Thursday, November 24, 2005

Auton-matic for the people


It takes place on the third floor of Portsmouth City Library. The audience is seated in banked rows. There's an interval. There are platefuls of assorted sweets, and it's a bring-your-own-booze event. This, it is fairly safe to say, is not your average gig.

Held as part of Portsmouth's inaugural film festival, the evening features a bill of music and short films from a whole host of local artists - something of a celebration of the city's arts and music scene.

First up are singer / songwriters Chris Perrin (formerly of Thirst, now fronting Zuma) and Josie Watts, who perform one and two of their own compositions respectively. Both are evidently talented musicians, but the spark just isn't quite there. Watts in particular has a stunning voice, but disappointingly mangles and contorts it into a shape which resembles any number of contemporary coffee-table songstresses - a shame.

There follows Top Of The Pomps, a selection of videos shot by Portsmouth-based bands and artists over the past couple of decades. Cranes, beloved of The Cure, and The Beta Band feature, as do surf-skiffle legends Emptifish, shown larking around on the beach. The undoubted show-stealer, though, is the remarkable short film the American art rock band The Residents made for local avant-garde act Renaldo And The Loaf's 'Songs For Swinging Larvae'. Recently screened at the Royal Festival Hall to an amazed audience, it features sinister childsnatchers, sailor outfits and copious quantities of mysterious red liquid. Your guess is as good as mine, but it's certainly one to polarise opinion.

With that, it's time for the interval, and the assembled throng make their way out of the auditorium to sample some of the mysterious - and very alcoholic - red and orange and yellow liquids prepared by DJ Spangly.

The second half of the evening's entertainment kicks off with a special surprise guest appearance from Maria Szyrtisz & The Pyramids Of Mars. Well, when you're a one-man-band and called John, you could do with an arresting stage name. A veteran of the Portsmouth arts scene who once went under the moniker E-Coli, John not only plays but also makes all of his own instruments and equipment (electronic keyboard aside). The one song he plays tonight - featuring keys, tambourine, drums, chimes (played by jerking his right knee), glockenspiel and vocals - sounds like 'War Of The Worlds' as reinterpreted by Chas & Dave. Visuals man Jez - like me witnessing the live Maria Szyrtisz & The Pyramids Of Mars experience for the first time - vows there and then to shoot him a video.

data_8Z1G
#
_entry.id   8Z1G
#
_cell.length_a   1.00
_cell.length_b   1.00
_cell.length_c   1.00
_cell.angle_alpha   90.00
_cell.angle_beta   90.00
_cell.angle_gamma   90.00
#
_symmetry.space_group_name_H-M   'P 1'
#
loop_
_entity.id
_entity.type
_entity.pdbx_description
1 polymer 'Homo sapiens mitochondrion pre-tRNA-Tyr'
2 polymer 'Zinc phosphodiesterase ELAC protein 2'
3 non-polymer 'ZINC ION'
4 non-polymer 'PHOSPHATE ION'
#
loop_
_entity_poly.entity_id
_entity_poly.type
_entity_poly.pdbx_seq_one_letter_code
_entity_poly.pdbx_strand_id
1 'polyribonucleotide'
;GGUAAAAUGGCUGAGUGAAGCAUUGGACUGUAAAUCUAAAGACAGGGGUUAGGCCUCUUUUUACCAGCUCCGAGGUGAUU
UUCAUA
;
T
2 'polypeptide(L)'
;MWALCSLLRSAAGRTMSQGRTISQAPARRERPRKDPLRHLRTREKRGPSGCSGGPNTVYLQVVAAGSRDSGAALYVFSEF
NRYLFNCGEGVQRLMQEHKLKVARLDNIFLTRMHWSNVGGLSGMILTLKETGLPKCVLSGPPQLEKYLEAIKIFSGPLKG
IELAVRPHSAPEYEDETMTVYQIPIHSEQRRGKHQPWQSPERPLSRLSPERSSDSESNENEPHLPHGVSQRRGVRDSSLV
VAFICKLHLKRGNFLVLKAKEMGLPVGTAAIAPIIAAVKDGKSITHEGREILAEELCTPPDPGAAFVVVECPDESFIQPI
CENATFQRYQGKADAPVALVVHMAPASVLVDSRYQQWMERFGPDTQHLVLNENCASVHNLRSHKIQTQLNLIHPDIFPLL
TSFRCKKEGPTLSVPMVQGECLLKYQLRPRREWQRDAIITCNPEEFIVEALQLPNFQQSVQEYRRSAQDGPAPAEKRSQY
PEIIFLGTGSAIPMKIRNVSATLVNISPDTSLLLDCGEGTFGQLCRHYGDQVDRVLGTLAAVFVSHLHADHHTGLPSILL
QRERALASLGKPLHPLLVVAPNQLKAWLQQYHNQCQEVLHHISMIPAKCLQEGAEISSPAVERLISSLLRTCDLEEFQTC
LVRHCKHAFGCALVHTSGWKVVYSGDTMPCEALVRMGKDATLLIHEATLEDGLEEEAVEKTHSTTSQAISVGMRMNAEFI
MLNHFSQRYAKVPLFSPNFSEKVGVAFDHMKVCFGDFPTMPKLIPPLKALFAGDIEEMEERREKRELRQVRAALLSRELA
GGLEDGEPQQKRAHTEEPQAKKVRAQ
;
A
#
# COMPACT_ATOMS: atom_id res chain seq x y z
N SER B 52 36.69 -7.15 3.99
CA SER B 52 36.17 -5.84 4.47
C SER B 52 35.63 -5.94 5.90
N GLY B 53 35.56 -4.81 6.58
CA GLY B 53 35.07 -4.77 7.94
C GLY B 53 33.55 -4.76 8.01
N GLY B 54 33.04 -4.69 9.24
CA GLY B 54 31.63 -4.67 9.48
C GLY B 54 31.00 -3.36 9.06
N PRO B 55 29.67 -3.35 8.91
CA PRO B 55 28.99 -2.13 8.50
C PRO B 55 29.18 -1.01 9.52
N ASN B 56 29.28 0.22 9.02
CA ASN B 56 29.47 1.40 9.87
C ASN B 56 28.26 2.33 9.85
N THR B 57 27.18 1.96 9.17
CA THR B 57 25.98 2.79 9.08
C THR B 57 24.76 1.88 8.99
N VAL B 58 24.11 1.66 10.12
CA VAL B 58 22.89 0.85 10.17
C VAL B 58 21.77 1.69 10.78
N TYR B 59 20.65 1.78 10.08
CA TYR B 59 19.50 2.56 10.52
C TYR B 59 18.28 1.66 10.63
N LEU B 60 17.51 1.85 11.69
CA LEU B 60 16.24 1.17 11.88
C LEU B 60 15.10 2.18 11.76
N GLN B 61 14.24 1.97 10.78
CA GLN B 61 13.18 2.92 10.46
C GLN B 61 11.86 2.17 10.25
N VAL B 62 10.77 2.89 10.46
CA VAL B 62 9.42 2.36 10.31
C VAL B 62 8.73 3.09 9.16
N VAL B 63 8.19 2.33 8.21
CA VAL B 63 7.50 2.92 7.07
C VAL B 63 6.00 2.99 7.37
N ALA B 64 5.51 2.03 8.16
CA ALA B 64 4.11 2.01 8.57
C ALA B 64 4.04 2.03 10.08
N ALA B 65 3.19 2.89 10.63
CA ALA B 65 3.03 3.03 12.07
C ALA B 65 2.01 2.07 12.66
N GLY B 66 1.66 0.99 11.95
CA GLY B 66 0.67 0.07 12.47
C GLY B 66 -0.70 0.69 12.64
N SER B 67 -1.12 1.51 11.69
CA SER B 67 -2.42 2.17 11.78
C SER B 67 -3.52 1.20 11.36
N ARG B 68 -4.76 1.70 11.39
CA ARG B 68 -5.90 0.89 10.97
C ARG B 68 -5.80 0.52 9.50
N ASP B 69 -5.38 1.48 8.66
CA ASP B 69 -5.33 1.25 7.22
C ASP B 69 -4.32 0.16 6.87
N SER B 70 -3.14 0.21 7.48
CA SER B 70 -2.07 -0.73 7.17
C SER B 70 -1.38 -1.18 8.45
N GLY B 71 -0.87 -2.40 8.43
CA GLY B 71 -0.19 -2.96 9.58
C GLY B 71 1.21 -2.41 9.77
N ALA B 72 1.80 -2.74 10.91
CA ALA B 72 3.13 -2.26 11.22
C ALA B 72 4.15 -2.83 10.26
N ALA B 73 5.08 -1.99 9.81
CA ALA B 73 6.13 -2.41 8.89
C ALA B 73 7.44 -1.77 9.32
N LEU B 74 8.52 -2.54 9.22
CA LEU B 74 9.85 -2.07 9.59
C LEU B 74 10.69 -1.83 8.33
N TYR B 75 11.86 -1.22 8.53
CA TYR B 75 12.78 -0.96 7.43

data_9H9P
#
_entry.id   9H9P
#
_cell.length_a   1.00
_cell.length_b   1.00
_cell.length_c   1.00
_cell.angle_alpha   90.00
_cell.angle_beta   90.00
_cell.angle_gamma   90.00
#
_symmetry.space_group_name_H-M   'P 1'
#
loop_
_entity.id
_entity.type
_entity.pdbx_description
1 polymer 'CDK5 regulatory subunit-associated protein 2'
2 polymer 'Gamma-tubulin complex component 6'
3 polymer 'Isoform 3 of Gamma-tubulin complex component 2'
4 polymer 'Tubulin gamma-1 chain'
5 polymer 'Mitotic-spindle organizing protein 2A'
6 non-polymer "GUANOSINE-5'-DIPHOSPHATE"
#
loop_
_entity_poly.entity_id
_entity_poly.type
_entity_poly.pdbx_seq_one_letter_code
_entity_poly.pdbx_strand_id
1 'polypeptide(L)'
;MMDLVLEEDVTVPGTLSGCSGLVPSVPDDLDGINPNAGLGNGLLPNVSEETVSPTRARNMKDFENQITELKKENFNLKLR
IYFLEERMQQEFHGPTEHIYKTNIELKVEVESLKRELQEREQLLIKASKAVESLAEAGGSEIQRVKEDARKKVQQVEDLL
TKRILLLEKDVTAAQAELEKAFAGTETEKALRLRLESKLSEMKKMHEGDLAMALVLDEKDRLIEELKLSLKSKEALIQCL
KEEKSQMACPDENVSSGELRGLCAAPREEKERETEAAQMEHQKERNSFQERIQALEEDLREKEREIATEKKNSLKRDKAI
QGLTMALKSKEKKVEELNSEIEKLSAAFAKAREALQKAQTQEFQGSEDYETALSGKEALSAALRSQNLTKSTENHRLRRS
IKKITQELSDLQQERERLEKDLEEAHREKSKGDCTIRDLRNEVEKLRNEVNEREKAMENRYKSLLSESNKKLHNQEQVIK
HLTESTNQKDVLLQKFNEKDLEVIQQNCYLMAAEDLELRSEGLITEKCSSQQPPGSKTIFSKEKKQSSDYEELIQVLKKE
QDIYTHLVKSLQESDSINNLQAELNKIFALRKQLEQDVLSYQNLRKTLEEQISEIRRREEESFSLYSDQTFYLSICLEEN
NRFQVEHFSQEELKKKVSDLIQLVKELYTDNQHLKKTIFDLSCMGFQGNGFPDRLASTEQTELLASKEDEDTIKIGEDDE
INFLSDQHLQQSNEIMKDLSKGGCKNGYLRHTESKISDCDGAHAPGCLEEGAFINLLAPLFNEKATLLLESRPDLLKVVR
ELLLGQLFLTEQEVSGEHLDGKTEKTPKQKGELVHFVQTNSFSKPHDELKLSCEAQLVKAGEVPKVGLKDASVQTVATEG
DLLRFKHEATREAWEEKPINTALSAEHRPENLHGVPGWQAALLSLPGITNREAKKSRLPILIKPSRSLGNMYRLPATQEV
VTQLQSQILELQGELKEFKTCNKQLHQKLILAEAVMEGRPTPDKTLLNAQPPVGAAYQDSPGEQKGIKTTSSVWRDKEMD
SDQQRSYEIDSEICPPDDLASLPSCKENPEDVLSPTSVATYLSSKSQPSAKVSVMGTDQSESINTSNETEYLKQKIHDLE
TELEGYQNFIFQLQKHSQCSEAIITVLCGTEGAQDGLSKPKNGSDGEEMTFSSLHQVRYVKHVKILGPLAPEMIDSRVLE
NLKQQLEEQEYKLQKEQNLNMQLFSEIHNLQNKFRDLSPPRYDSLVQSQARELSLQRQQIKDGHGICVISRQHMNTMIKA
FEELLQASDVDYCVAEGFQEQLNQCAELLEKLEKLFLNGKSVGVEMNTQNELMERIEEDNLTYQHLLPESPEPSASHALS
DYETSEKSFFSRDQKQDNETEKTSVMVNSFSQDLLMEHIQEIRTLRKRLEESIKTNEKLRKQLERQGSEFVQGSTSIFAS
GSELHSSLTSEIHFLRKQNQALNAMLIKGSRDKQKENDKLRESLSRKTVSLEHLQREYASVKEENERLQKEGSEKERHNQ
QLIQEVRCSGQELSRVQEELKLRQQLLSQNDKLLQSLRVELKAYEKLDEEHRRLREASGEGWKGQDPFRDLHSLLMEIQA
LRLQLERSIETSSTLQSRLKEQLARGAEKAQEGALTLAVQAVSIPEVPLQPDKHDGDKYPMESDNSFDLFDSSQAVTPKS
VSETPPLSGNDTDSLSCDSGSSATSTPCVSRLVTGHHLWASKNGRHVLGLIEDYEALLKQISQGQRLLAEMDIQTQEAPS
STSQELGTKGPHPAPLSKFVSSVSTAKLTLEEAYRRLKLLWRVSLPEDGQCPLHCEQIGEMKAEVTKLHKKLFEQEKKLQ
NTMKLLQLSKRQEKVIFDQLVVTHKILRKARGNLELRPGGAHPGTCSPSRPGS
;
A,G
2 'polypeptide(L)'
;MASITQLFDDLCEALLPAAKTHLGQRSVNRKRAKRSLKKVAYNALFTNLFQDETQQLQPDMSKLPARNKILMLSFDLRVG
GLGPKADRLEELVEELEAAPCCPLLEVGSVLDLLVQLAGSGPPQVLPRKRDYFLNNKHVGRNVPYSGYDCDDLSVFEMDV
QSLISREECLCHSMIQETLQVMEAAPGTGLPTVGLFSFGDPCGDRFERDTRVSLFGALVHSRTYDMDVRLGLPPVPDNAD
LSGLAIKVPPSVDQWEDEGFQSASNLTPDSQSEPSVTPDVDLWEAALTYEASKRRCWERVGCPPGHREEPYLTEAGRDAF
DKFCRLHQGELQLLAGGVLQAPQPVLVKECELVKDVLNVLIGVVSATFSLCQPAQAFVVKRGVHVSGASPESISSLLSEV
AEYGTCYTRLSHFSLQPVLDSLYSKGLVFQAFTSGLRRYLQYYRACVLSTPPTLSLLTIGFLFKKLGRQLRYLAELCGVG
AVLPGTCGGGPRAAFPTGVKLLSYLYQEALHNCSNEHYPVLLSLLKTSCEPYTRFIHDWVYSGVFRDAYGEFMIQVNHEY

Headline band Autons include amongst their number Tony Rollinson, curator of the event and author of the seminal biography of the Pomepy music scene, 'Twenty Missed Beats'. His co-conspirators also have form - lead singer / guitarist Dave Jones featured in both Screeper and Reinhardt, and guitarist Leon Tricker is better known as electro-art terrorist Qhixldekx.

'Different Eyes' is their impressive opening gambit, Jones's vulnerable yet insistent falsetto a marvel, but neither 'Lamplight' nor new song 'Watery Grave' quite live up to that level. It's with the slower, more reflective 'Maybe' that everything gradually comes together, and a second new song, 'Conspiracy Theory', with its thundering crescendo, maintains the momentum.

It's the last three songs that best illustrate their chameleon nature, however. First Brian Poole aka Renaldo And The Loaf dons a pair of goggles and joins them for a spectacularly stoned take on The Kinks' hippyish 'See My Friend'; then 'Class Traitor', a reworked Screeper club stomper, raises the beats-per-minute count dramatically; and finally the distortion-laden 'Snakes', a paranoid and confrontational gnashing of teeth, brings things to an abrupt conclusion, Tricker's snapped guitar string ruling out the possibility of an encore. Few bands can shapeshift so adroitly, even if it does make for something of a disconcerting experience for the onlooker.


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